We’re all getting very excited about Big Society, following yesterday’s Downing Street launch.
If you’ve got more interesting things going on in your life, and haven’t managed to keep up with all the ins and outs of it all, have a look at Patrick Butler’s excellent round-up in today’s Society Daily.
I’ve been having a bit of fun with it all on Twitter, but, of course, this all really matters. That’s why I made this pledge earlier:
I hereby pledge to engage with Big Society. I also assert my right to remain sceptical (not cynical) and take the piss where appropriate.
Without wanting to blow my own trumpet, I know that plenty of people whose opinions matter read this blog. It therefore matters to me what you think about what I think. So the pledge is my tongue-in-cheek way of making a serious point.
I spend my life trying to work out ways to make society better. With fellow social entrepreneur Gill Coupland I’m currently setting up a social business which will work across sectors to help people and organisations to have more social impact. We’re setting that up with our money, at our risk, with our free time. We don’t expect big pats on the back for that, and I hope we’re rewarded handsomely and fairly as and when we make a difference and make some money. But I do want to make the point that we are setting up this social enterprise at our own personal risk.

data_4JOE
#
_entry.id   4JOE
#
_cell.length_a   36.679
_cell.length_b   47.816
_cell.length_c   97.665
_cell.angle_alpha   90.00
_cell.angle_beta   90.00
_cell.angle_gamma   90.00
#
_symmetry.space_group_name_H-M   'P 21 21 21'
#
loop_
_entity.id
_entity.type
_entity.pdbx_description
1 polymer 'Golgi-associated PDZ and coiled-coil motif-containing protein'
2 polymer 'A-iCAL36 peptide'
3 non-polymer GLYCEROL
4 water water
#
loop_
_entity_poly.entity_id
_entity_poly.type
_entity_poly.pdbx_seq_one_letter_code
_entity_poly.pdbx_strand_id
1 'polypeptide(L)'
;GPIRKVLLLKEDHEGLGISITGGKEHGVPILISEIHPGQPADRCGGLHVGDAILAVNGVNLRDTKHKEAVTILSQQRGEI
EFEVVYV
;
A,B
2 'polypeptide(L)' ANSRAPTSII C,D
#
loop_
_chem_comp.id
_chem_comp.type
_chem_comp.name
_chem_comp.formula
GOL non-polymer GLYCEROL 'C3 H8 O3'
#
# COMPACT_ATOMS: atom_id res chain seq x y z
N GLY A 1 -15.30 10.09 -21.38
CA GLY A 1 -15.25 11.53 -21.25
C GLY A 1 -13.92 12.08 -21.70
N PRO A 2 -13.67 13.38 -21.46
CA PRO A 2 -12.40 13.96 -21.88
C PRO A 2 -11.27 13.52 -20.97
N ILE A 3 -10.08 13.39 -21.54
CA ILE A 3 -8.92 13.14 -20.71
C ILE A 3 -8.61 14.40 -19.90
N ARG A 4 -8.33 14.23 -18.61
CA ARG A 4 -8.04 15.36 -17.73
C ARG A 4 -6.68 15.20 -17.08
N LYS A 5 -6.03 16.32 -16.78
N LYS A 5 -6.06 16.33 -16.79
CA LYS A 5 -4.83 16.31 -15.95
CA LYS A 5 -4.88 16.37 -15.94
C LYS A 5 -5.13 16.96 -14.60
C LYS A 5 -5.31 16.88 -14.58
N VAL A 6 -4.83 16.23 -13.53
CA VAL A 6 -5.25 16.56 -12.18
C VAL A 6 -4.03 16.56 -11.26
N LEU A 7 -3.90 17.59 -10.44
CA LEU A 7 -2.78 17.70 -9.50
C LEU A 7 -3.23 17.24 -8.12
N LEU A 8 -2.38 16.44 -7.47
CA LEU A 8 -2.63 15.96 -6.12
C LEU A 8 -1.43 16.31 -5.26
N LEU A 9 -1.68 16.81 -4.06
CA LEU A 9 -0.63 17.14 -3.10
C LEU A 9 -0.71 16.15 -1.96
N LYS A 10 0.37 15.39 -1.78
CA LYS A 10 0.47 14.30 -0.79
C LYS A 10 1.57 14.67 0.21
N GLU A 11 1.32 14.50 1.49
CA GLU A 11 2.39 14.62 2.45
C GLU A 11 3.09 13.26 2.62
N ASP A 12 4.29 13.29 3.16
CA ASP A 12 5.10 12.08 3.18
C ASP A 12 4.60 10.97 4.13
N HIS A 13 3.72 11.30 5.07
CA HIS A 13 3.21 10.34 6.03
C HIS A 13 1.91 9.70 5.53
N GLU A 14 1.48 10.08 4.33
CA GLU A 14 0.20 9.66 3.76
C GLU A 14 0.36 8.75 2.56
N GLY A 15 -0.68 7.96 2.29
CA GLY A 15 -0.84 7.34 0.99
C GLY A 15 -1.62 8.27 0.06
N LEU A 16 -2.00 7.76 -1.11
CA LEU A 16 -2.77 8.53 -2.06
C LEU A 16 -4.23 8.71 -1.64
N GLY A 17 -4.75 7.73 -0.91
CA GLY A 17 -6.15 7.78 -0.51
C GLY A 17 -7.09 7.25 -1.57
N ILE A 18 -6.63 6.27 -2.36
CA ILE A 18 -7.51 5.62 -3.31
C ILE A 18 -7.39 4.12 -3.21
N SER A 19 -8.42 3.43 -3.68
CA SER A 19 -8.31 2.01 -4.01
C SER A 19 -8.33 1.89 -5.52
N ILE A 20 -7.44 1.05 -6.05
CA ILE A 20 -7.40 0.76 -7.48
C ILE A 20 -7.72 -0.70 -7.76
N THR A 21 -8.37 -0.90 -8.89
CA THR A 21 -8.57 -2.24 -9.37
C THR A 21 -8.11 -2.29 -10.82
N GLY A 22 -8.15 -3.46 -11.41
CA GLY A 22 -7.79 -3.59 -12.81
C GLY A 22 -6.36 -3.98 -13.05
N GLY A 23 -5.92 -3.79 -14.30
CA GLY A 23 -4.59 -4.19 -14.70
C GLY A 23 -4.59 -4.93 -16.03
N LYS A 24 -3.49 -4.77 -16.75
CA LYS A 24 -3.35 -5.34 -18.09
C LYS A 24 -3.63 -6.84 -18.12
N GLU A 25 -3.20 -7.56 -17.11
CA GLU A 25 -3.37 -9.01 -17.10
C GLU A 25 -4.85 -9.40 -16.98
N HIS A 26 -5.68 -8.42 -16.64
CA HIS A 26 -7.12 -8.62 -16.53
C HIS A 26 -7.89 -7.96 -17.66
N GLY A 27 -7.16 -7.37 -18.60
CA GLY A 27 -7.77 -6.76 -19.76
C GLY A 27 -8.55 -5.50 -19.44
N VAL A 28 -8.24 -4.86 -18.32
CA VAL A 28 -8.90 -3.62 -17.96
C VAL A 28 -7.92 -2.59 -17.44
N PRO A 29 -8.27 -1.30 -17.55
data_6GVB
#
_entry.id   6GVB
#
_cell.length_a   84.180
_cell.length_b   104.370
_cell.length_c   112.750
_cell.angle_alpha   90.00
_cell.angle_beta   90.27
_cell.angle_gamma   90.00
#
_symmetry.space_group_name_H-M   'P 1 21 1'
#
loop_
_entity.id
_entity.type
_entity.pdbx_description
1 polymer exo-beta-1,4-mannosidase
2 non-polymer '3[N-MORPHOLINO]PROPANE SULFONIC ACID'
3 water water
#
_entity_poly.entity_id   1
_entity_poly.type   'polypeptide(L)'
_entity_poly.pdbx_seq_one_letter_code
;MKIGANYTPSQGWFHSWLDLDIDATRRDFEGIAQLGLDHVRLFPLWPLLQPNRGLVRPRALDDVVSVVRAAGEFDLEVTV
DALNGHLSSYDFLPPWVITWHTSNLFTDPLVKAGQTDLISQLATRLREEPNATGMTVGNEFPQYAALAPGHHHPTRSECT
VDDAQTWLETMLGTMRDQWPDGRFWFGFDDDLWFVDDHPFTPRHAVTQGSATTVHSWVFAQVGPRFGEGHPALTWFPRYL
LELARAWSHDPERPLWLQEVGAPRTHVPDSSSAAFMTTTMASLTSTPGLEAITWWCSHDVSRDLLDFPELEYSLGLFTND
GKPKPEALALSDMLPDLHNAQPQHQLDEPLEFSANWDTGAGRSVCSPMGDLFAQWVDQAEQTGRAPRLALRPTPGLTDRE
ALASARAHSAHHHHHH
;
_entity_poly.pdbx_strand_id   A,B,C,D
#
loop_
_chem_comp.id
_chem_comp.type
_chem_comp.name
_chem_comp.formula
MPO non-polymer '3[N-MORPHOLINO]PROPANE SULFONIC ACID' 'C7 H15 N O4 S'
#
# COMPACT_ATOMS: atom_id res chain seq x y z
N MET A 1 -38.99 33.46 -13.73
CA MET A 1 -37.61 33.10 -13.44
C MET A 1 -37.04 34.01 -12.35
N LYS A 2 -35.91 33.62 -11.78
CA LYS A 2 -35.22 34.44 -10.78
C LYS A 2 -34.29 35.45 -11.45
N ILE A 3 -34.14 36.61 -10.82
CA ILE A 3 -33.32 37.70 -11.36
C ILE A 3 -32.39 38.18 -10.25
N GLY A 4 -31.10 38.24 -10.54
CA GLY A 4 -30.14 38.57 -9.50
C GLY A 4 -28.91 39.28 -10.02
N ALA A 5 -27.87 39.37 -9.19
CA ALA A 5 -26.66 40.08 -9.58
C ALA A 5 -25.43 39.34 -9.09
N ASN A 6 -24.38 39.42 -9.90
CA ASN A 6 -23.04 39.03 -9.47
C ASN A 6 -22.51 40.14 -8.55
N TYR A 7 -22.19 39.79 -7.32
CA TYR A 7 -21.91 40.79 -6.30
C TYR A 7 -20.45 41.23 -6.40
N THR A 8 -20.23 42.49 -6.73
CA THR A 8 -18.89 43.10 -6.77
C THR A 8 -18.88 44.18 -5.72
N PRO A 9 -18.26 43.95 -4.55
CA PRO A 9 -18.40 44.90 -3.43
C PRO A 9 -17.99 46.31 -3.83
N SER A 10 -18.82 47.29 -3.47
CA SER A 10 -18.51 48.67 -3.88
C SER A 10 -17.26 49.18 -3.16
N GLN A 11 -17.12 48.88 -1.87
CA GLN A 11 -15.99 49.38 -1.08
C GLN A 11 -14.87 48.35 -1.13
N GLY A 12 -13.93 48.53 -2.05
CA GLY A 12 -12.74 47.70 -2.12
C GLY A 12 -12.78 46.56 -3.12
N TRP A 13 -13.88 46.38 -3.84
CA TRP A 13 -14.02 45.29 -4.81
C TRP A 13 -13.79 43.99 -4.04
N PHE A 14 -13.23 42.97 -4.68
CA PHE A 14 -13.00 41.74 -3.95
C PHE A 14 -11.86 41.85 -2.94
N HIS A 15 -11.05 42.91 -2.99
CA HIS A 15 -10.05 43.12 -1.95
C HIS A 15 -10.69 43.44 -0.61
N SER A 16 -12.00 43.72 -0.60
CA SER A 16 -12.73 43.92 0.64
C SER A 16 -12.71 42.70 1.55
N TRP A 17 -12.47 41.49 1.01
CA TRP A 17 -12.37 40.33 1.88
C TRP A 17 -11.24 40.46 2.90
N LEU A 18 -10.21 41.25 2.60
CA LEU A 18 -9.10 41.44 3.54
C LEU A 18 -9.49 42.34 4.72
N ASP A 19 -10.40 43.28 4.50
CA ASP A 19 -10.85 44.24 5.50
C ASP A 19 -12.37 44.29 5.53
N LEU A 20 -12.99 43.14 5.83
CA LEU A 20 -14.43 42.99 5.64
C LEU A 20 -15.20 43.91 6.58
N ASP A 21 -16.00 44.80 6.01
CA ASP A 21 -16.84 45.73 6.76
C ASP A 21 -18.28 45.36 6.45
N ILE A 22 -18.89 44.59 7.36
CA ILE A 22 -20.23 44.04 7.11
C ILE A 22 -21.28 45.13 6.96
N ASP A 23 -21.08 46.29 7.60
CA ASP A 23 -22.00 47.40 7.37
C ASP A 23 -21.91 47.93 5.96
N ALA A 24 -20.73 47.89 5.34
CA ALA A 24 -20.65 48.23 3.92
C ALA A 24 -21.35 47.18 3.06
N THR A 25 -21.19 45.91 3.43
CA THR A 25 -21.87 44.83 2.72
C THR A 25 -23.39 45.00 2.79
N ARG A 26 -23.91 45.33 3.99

So I think that my opinions count for something. And whilst that doesn’t mean I’m always right, it should mean that those opinions – particularly when they challenge the Big Society agenda – shouldn’t just be dismissed as cynicism. If anything has wound me up about Big Society, it’s the sense from some Big Society evangelists that those of us who aren’t fully convinced yet should just get over ourselves. One commentator suggested that I’m just annoyed that the left didn’t come up with the idea. Another suggested that I was far too quick to criticise something that was “clearly a social good”.
I believe that constructive scepticism – particularly when it is informed by years of experience – and constant reflections on that experience – is vitally important. If we just replace one dogma – that the State knows best – with another – that Big Society knows best – then I think we’re in trouble.
That’s why our new business will focus on working with people who want to make a difference – regardless of what sector they work in. I believe social enterprises have a big role to play in changing society – and I’ll continue to do what I can to help them to achieve more. But let’s remain realistic about what a more active civil society might achieve – and remain honest about some of the challenges we will face.